Syria, Iran Must Stop Arming Hezbollah, U.S. Says

22 August 2006

A re-armed Hezbollah could cause renewed suffering, Ambassador Bolton warns

United Nations -- Deeply concerned about the fragile peace in Lebanon, the United States has called on Syria and Iran to cut Hezbollah's weapons supply.

U.S. Ambassador to the United Nations John Bolton said August 22 that in order to have peace in Lebanon, Hezbollah must stop operating as a state within a state, which is now made possible by support from Syria and Iran.  The Security Council must address the situation, he said, or face renewed fighting in the region.

The backing by Damascus and Tehran of Hezbollah "in the form of financing, training, and supply of armaments does not just perpetuate this crisis -- it sustains it.  Cutting off these supply lines, as mandated in [Resolution] 1701, is a matter that can no longer be ignored," Bolton said during a Security Council debate on the Middle East.

"The United States calls upon Iran and Syria to comply immediately with Resolution 1701," the ambassador said.

Resolution 1701, which was passed by the Security Council on August 11, established the cease-fire between Israel and Hezbollah, expanded the U.N. Interim Force in Lebanon (UNIFIL) to assist the Lebanese army in gaining control of southern Lebanon and imposed a total arms embargo on all weapons going into Lebanon except those for use by the government of Lebanon.  (See related article.)

Bolton warned that it is both "impossible and dangerous" to attempt to address the causes of the recent fighting without dealing with Hezbollah's arms suppliers.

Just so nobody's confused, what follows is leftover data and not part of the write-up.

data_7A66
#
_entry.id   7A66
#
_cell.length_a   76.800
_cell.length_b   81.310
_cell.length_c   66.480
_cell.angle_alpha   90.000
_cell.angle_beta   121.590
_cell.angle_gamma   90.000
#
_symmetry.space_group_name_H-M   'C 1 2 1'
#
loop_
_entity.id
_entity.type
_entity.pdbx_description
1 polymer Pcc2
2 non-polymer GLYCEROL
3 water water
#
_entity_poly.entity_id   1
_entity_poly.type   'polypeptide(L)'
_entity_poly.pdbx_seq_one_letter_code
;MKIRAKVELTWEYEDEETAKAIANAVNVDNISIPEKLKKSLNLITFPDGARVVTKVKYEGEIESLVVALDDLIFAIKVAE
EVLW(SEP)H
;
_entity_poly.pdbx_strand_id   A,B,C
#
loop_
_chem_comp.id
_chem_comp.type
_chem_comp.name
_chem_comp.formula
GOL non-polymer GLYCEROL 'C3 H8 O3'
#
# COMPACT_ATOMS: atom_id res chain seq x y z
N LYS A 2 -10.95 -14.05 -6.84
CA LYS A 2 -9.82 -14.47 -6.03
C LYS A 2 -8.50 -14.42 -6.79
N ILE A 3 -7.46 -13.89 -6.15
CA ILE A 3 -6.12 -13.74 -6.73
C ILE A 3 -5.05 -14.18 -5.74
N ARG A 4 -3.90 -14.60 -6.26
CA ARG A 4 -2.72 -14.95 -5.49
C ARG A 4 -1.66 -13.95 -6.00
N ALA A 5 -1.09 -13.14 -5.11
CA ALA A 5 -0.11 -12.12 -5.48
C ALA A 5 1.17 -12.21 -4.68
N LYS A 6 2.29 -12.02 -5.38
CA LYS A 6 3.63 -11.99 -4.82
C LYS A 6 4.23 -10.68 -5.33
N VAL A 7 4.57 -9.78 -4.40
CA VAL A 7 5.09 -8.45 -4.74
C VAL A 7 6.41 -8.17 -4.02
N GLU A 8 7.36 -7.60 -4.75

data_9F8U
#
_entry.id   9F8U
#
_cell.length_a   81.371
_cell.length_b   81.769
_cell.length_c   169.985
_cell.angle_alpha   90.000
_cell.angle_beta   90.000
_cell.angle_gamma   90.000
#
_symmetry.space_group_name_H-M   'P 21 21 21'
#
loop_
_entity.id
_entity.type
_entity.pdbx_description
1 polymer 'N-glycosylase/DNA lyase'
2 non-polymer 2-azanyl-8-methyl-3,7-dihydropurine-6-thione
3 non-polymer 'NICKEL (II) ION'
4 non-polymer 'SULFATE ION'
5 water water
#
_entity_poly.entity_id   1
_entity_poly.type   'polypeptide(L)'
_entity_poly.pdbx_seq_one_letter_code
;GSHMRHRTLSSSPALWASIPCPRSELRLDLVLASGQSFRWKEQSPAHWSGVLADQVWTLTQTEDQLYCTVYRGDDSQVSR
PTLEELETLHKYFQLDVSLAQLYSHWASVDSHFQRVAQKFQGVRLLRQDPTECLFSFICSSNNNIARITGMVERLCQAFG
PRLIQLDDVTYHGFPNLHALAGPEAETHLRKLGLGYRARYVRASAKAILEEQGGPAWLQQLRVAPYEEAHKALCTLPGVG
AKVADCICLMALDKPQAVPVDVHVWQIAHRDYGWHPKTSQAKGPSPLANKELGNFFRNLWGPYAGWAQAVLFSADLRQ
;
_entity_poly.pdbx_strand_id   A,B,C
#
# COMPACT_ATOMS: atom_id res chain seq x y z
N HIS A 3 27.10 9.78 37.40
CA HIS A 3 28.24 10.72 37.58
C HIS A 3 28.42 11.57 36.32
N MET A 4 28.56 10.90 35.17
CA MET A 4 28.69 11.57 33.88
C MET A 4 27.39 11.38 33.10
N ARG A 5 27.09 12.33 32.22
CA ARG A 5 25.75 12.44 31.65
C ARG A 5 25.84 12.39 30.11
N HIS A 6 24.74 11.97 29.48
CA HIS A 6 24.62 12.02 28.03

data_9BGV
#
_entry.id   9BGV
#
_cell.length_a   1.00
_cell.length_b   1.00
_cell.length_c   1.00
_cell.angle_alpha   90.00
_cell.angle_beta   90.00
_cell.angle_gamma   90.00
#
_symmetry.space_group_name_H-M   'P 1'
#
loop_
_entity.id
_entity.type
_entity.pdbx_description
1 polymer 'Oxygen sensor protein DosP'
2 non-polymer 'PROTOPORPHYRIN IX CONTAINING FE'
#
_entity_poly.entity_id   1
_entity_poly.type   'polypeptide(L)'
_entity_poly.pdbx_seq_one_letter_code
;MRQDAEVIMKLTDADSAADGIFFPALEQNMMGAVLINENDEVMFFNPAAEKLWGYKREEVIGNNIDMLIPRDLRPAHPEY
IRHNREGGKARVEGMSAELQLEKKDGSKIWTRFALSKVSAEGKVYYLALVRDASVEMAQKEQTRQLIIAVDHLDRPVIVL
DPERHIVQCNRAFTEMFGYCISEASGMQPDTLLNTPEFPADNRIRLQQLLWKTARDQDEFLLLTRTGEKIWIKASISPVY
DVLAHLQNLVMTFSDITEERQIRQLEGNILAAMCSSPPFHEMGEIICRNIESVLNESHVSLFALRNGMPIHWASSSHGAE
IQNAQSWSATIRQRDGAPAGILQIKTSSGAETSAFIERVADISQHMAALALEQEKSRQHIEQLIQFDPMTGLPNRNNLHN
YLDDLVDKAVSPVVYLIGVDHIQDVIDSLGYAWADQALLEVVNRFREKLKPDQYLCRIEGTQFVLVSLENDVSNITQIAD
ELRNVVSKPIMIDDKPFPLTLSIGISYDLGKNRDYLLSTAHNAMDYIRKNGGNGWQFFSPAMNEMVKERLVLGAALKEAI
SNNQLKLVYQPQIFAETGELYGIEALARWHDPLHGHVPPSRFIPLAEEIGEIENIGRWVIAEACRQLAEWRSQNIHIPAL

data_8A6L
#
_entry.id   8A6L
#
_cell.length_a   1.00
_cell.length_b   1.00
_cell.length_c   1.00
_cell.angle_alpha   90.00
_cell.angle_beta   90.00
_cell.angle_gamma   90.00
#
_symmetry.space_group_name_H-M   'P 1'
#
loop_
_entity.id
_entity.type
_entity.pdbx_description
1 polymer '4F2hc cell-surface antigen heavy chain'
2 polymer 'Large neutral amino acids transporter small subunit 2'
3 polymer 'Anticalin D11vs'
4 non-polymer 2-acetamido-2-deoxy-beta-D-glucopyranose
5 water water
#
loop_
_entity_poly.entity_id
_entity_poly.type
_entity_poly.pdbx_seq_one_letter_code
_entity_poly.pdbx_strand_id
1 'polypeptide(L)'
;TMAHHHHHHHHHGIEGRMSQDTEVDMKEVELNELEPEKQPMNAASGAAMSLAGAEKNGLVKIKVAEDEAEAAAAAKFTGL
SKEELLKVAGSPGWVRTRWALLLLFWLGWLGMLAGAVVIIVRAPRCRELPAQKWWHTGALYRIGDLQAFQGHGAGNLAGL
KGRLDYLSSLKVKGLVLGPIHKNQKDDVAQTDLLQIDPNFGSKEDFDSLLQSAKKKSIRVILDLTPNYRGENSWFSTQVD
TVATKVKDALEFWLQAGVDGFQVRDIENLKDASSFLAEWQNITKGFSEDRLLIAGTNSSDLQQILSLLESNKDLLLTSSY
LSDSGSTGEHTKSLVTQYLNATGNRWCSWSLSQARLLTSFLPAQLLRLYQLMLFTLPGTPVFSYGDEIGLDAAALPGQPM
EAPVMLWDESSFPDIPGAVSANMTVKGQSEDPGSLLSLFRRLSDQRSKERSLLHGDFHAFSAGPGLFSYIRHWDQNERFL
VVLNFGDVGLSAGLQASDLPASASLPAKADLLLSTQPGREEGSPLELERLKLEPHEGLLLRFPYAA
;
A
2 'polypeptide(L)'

"If the international community applies only a temporary band-aid solution to the problem and allows Hezbollah to regroup and re-arm, then the suffering of the people of Lebanon and Israel may very well intensify in the near future," he said.

Bolton said that the United States is concerned with the attitude of Syria and Iran in this crisis, "states whose leaders have both respectively called for the destruction of Israel in recent days."

Bolton stated that Israel's one military operation since implementation of the cease-fire was directed at arms shipments in the Bekaa Valley headed for Hezbollah from Iran and Syria.  Such arms shipments are prohibited by the embargo established under Resolution 1701.

"All states must comply with their obligation to observe this embargo, which, if not strictly observed, will significantly enhance the risk of further hostilities.  This burden of abiding by the arms embargo, and the world's attention, falls especially on Syria and Iran," the ambassador said.

During his August 21 press conference President Bush said that the United States is considering a new U.N. resolution on UNIFIL's mandate that could include disarming Hezbollah, an issue that was not specifically addressed in Resolution 1701.  (See related article.)

Resolution 1701 specifically says that the council would consider changes and enhancements to an expanded UNIFIL, Bolton said August 21.  "So the question of dealing with Hezbollah -- or whether they deal with themselves by becoming a real political party instead of a terrorist group -- is obviously on the agenda."

For further information, see Middle East and North Africa.

(The Washington File is a product of the Bureau of International Information Programs, U.S. Department of State. Web site:

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